Interesting, I didn’t know she held to Universalist teaching. I suppose we could get kind of nit-picky and start drawing lines on doctrine and determine who really is a christian and who isn’t, and whether a novel written by an author who belives in post-trib rapture should be excluded while a pre-trib rapture person would be included. TN publishers publish novels with “a Chrsitian worldview” yet I’ve heard that includes numerous authors who do not profess their faith in Jesus as God’s means for salvation. I realize they are looking more at the bottom line, but I suppose their criteria is more focused on the book and its content rather than the doctrinal beliefs of the author. I am sure if I were grilled by some here with spec faith, many of my “liberal environmentalist” views about God and the Bible might be considered heresy. I do take Scripture out of context, too, in my fantasy series, to use for my own end. Some don’t approve of that either.
So…back to A Wrinkle in Time (I actually wrote Time Sniffers as a tribute to that novel!). I like the section where she quotes from Corinthians. As a Jewish atheist kid growing up and who loved that book, I had no idea she was quoting the Bible. I’m sure God has used some of those 6 million copies sold to help kids like me eventually become believers. Did I know she was a Universalist? No. would I have cared? No. But the book moved me a lot, and I loved Meg and the message and the theme of love conquering all. You might have to be a kid to truly love Wrinkle. It’s pretty simplistic and entertaining, yet has some deep messages written in a way that teach kids some important lessons about love and loyalty. Just my two cents…
At this point I’m not questioning the practices of any particular publisher, or a publisher that markets its books as “Christian fiction.” That’s another issue. From my perspective, if a Christian publisher is selling a book whose content contradicts true faith — as defined by Scripture and clarified by the historic confessions — and if that book is selling like hotcakes among Christians, the main problem is not one of permissiveness at the publisher, but of wrong discernment among Christians.
Yet in general, an author with Biblical doctrine beliefs will produce a book that — despite any lack of quality in its content — will at least uphold basic truth. Conversely, someone with anti-Biblical beliefs will, generally, produce a book that takes such beliefs for granted, or even contradicts them (e.g., The Shack).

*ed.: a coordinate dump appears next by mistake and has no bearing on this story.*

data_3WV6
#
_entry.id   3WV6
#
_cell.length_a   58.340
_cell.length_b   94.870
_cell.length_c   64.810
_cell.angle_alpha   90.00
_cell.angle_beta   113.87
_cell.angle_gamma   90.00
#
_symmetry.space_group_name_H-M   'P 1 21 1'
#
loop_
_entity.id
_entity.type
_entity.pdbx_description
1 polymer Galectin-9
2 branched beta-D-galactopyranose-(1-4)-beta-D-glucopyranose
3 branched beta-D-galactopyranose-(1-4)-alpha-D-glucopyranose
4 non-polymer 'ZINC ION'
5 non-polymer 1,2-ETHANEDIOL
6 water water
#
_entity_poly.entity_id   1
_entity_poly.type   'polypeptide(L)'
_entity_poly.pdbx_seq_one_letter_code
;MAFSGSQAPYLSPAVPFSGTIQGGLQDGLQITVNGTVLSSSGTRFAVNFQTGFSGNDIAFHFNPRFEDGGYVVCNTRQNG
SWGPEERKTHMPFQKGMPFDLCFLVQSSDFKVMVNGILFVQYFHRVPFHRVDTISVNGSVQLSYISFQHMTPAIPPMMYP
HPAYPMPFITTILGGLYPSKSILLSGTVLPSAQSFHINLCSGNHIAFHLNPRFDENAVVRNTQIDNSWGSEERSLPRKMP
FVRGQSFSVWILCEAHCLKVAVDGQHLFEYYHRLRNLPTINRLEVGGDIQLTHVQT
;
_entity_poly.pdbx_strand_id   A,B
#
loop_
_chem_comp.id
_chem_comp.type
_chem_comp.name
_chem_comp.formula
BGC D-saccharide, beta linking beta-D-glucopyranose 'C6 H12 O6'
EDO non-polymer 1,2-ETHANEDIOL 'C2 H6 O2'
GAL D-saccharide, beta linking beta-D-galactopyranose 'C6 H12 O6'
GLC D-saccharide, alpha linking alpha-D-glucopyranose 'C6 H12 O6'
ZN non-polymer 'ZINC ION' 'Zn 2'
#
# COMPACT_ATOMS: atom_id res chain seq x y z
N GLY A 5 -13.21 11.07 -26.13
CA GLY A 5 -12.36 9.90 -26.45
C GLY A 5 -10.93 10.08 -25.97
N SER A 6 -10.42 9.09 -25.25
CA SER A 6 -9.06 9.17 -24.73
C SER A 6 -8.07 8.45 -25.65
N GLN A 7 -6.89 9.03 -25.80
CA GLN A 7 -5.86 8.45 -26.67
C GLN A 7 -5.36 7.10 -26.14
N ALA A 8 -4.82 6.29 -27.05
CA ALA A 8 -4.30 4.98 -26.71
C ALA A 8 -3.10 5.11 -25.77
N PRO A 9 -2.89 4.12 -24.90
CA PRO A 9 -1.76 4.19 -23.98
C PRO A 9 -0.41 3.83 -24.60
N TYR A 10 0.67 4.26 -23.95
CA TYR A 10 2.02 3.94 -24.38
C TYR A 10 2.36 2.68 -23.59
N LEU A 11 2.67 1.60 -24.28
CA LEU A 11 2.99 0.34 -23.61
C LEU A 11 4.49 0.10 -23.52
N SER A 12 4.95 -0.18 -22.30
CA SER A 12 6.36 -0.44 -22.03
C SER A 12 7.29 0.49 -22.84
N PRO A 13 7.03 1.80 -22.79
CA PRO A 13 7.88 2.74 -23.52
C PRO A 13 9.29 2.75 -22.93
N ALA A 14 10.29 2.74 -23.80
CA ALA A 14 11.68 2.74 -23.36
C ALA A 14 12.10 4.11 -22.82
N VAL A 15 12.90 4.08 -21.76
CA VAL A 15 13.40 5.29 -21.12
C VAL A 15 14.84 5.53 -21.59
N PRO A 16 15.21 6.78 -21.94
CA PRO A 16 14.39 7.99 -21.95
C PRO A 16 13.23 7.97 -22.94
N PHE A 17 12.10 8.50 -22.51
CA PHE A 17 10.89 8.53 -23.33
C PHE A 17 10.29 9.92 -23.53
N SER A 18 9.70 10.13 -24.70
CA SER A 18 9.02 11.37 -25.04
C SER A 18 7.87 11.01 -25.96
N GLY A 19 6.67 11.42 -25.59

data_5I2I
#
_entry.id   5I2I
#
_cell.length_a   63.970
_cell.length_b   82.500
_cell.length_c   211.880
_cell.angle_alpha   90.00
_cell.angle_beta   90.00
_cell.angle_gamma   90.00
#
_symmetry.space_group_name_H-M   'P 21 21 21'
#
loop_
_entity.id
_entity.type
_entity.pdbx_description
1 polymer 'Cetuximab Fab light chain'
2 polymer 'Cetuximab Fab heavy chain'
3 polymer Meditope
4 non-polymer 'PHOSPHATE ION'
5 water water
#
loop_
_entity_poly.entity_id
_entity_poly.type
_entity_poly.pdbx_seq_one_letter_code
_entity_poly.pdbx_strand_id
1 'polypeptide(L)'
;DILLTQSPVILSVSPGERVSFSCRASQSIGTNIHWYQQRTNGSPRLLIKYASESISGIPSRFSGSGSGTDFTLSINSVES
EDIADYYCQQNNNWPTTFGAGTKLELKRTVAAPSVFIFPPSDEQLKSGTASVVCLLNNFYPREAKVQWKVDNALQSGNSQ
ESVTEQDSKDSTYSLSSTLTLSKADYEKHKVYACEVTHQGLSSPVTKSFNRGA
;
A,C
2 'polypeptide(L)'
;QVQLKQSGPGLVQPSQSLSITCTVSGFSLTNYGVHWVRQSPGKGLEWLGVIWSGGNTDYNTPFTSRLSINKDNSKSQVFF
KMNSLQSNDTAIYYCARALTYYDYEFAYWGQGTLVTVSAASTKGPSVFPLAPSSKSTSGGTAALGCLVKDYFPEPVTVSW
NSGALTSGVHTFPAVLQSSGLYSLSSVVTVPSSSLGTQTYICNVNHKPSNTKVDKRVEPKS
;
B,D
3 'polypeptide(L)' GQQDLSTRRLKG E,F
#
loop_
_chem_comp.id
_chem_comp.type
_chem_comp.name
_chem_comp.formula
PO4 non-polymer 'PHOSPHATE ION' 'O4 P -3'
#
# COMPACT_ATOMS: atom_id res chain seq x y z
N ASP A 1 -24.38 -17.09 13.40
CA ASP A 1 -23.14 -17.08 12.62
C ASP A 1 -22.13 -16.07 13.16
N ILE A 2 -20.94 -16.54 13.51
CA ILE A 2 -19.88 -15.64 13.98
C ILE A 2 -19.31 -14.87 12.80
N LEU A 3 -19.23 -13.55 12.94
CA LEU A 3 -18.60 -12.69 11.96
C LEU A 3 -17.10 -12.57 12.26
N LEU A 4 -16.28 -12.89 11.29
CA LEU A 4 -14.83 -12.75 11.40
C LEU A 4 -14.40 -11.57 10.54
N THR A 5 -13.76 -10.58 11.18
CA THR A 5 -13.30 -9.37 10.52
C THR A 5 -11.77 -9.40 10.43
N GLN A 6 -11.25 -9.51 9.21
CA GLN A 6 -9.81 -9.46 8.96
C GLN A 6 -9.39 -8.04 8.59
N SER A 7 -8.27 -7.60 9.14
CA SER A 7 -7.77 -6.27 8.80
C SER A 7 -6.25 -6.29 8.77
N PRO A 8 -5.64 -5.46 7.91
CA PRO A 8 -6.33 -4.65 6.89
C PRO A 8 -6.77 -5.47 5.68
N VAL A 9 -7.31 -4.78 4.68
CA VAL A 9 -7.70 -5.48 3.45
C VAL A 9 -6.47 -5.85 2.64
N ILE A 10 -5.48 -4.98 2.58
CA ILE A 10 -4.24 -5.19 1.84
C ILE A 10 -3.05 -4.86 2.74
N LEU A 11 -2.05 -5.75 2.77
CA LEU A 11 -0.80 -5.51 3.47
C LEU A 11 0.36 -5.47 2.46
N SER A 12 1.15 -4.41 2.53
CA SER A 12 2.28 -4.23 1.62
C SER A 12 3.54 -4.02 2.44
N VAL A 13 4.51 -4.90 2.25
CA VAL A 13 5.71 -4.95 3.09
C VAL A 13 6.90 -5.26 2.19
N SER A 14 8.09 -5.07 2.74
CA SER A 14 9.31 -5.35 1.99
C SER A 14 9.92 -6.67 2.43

Right belief leads to right life practice — Christlike love, striving for God’s holiness, desiring to know Him — and a natural desire to base a story-world on Truth.
“Heresy” is a strong word that should be used only for someone who denies the basics of the faith: God’s nature, Christ’s nature and the reason Christ came, and the state of man and the way man is saved and restored to relationship with God. This is, historically, how the word has been used, and Christians should maintain the same use today. Secondary beliefs, like how we care for The Environment or when and how the “end times” occur, are not matters of heresy. I think they can, however, result from flawed or shallow views of how God reveals His nature and will.
So far I haven’t read those books, so I wouldn’t know! However, I think there’s a difference between “tributing” God’s Word with a turn of phrase or quote (as, for example, Shakespeare might do), and appropriating another author’s (or Author’s) work to use in a way contradictory to his, His, or her original meaning.
Agreed. Because He is sovereign, He can use anything. I’m sure that just as He used the orthodox-but-flawed Left Behind series to point me toward greater stories and His own sovereignty, He could use an even more-flawed book like The Shack or even The Da Vinci Code to save people for His Kingdom. He can use anything for this, such as tsunamis and car crashes. But I don’t advocate these things, and as a general rule, would try to save someone from such disasters if I could!
I, too, have always been troubled by L’Engle’s beliefs. I’ve been especially troubled by the reverence many Christians use when speaking about her. And yet… I really enjoyed her work when I was young. You have to remember–I grew up when the whole YA category wasn’t really a category. L’Engle’s books were in a category that wasn’t really an official category back then (the late 70s/early 80s). So for a young girl who wasn’t ready for grown-up books but needed something more than baby books, they were a welcome addition to the library.